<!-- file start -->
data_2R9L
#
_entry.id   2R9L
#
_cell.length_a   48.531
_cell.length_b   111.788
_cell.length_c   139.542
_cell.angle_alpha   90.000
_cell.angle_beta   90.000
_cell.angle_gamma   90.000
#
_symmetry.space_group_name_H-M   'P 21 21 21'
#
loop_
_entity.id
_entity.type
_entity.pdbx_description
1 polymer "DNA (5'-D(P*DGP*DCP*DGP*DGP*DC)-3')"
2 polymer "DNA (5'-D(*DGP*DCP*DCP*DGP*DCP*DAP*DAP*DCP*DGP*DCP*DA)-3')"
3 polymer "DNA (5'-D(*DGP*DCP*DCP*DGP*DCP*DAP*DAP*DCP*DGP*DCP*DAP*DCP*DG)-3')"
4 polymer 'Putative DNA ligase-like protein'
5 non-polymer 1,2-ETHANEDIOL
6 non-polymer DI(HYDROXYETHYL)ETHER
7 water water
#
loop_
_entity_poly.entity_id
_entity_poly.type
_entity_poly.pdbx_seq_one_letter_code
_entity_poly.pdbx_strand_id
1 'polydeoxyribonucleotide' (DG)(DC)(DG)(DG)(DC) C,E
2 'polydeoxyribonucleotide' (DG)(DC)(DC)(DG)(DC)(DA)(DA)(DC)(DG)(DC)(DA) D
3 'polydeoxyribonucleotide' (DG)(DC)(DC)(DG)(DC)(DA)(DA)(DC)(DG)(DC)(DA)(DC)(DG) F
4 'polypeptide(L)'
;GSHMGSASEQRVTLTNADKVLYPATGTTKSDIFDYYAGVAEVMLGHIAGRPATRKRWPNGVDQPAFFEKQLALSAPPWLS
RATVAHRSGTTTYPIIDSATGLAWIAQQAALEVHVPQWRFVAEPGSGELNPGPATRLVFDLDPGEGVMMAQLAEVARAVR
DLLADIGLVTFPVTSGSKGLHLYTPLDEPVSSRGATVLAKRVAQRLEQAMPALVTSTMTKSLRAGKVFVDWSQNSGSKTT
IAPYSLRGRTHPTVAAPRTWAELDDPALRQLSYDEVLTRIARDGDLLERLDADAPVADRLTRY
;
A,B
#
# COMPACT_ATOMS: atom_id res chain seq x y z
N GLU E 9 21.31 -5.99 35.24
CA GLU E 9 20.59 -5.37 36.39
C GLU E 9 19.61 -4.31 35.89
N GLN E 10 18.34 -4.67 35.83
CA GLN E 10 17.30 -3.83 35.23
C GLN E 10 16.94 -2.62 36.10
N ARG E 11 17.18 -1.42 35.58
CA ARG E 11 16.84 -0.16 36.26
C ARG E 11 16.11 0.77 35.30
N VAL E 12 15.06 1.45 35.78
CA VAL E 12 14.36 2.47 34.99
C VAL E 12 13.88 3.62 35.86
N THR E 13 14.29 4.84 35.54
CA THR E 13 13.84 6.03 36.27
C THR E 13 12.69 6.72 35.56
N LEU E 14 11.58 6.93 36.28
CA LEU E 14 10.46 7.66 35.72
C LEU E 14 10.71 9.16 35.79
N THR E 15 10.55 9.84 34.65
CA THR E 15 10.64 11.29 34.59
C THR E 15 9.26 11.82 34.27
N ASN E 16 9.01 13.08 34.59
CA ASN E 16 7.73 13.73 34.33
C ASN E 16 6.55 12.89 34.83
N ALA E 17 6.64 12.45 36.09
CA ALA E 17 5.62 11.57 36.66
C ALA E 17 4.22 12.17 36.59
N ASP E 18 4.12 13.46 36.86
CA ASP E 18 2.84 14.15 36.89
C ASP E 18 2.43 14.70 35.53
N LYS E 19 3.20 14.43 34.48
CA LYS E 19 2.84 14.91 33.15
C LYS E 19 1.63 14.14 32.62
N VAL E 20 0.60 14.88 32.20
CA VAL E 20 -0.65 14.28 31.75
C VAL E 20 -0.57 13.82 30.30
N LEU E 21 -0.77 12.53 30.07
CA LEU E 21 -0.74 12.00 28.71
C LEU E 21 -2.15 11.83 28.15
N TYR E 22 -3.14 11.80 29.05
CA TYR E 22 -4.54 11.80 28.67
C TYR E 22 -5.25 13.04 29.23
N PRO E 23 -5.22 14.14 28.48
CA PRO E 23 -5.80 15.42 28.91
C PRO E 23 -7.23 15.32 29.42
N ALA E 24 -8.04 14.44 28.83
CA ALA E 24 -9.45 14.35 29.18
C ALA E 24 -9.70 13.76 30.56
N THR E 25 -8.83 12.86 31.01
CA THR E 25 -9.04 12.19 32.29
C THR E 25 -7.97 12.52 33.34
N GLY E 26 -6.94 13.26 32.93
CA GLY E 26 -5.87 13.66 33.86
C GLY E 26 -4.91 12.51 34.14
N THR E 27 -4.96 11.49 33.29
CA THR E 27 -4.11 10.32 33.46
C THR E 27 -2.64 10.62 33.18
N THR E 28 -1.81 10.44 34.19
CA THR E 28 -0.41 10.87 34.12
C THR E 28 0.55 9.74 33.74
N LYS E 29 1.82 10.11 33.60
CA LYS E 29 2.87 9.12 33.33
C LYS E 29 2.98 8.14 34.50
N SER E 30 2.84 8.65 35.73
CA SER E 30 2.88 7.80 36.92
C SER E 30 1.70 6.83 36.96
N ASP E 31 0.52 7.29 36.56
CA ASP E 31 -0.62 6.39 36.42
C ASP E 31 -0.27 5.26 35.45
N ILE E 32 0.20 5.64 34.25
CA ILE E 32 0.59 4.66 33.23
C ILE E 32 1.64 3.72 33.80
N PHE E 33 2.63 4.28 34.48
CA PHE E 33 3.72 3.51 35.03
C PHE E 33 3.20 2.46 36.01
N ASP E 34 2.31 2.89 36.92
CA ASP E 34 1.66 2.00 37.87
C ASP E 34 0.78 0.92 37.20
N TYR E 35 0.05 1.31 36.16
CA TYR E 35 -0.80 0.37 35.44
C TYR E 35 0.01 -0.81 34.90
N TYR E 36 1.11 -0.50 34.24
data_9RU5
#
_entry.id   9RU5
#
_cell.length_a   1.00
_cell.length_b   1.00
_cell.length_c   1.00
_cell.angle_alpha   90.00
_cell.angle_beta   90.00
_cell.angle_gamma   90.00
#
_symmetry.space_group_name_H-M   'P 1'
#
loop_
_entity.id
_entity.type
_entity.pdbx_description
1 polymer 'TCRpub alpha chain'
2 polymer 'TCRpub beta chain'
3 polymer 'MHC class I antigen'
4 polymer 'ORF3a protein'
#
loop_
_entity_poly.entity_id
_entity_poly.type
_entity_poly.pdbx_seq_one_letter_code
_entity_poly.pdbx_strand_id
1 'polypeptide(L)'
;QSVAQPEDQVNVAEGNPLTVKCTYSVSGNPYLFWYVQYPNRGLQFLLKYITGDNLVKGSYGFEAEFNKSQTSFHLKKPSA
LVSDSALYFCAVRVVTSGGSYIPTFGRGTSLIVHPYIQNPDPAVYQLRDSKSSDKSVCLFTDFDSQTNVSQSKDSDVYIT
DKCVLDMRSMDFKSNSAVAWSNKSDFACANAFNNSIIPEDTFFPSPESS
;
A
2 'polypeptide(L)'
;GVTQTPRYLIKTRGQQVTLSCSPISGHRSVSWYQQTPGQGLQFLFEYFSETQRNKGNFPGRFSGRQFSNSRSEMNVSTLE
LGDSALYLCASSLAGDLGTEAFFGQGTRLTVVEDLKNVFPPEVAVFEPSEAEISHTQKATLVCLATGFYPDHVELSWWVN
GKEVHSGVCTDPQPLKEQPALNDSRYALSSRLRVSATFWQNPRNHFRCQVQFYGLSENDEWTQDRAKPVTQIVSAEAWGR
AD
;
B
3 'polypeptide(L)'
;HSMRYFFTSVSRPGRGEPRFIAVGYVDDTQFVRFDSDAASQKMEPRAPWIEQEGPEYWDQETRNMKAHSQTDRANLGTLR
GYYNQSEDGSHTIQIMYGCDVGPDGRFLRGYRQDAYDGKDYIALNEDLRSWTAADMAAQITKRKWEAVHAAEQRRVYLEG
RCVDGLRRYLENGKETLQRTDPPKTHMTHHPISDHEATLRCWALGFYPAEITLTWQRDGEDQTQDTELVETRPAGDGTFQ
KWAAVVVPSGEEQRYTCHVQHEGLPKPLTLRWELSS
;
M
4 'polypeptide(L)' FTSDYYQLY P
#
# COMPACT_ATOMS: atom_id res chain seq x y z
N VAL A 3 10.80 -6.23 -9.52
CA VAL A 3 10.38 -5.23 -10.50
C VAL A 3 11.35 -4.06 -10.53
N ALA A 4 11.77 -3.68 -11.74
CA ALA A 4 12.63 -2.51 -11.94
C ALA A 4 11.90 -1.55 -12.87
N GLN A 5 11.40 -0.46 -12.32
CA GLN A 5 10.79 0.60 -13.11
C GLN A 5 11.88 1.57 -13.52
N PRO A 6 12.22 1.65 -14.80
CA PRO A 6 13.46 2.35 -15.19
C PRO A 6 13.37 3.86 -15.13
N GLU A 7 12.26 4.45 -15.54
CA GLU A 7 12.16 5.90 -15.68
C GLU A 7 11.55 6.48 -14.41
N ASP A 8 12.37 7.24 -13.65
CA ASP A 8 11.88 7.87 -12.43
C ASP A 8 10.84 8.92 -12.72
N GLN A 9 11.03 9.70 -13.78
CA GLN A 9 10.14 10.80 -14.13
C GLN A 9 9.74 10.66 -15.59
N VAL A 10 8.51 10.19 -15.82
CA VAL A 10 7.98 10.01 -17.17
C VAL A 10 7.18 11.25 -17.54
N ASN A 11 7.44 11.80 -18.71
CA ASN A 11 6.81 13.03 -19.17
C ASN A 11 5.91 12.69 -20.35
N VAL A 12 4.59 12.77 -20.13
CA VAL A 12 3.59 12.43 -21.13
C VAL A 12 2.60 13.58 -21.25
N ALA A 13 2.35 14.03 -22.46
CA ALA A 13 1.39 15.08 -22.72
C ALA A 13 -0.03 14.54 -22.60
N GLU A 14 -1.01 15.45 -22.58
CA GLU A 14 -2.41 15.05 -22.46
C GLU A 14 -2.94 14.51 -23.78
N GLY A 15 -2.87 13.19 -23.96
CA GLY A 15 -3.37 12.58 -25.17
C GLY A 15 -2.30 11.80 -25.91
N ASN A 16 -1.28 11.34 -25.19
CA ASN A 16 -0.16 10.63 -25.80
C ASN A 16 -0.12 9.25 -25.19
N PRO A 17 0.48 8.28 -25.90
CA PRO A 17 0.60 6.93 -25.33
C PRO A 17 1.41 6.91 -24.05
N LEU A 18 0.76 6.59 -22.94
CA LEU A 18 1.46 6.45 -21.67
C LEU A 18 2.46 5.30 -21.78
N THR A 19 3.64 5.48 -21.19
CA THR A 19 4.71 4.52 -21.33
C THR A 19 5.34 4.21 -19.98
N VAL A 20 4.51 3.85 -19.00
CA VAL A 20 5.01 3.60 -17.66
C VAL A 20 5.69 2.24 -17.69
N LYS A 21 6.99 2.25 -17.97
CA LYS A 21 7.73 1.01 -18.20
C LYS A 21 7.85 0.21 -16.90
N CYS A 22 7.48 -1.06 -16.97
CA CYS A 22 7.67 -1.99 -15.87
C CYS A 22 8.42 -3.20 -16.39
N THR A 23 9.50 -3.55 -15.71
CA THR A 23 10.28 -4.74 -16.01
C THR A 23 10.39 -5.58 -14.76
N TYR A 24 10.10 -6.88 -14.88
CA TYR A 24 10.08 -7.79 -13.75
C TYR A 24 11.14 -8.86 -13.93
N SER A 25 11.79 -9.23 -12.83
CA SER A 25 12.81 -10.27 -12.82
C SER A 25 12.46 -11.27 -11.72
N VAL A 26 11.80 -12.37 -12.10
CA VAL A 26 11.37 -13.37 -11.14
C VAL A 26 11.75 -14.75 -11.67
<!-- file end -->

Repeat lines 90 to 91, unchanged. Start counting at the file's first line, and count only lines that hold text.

C ALA E 24 -9.70 13.76 30.56
N THR E 25 -8.83 12.86 31.01